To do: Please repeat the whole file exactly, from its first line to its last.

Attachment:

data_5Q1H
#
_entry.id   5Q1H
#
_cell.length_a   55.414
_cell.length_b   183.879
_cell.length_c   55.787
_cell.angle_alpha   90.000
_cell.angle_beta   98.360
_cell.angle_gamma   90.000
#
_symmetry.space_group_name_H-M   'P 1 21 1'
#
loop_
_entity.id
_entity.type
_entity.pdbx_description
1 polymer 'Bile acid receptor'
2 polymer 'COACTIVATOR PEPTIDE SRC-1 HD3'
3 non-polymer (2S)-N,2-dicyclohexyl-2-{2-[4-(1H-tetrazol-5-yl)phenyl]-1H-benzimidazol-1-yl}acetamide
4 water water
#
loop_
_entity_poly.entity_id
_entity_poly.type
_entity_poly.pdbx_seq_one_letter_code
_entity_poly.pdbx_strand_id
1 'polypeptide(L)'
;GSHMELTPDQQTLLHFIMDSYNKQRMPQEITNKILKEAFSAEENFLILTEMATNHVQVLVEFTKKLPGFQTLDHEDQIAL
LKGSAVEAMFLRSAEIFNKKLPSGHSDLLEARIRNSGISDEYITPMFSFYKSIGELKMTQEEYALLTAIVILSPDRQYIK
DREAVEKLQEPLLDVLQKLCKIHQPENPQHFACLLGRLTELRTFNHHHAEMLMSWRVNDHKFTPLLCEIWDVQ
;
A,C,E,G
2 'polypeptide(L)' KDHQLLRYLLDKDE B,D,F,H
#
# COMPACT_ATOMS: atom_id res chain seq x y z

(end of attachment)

data_5Q1H
#
_entry.id   5Q1H
#
_cell.length_a   55.414
_cell.length_b   183.879
_cell.length_c   55.787
_cell.angle_alpha   90.000
_cell.angle_beta   98.360
_cell.angle_gamma   90.000
#
_symmetry.space_group_name_H-M   'P 1 21 1'
#
loop_
_entity.id
_entity.type
_entity.pdbx_description
1 polymer 'Bile acid receptor'
2 polymer 'COACTIVATOR PEPTIDE SRC-1 HD3'
3 non-polymer (2S)-N,2-dicyclohexyl-2-{2-[4-(1H-tetrazol-5-yl)phenyl]-1H-benzimidazol-1-yl}acetamide
4 water water
#
loop_
_entity_poly.entity_id
_entity_poly.type
_entity_poly.pdbx_seq_one_letter_code
_entity_poly.pdbx_strand_id
1 'polypeptide(L)'
;GSHMELTPDQQTLLHFIMDSYNKQRMPQEITNKILKEAFSAEENFLILTEMATNHVQVLVEFTKKLPGFQTLDHEDQIAL
LKGSAVEAMFLRSAEIFNKKLPSGHSDLLEARIRNSGISDEYITPMFSFYKSIGELKMTQEEYALLTAIVILSPDRQYIK
DREAVEKLQEPLLDVLQKLCKIHQPENPQHFACLLGRLTELRTFNHHHAEMLMSWRVNDHKFTPLLCEIWDVQ
;
A,C,E,G
2 'polypeptide(L)' KDHQLLRYLLDKDE B,D,F,H
#
# COMPACT_ATOMS: atom_id res chain seq x y z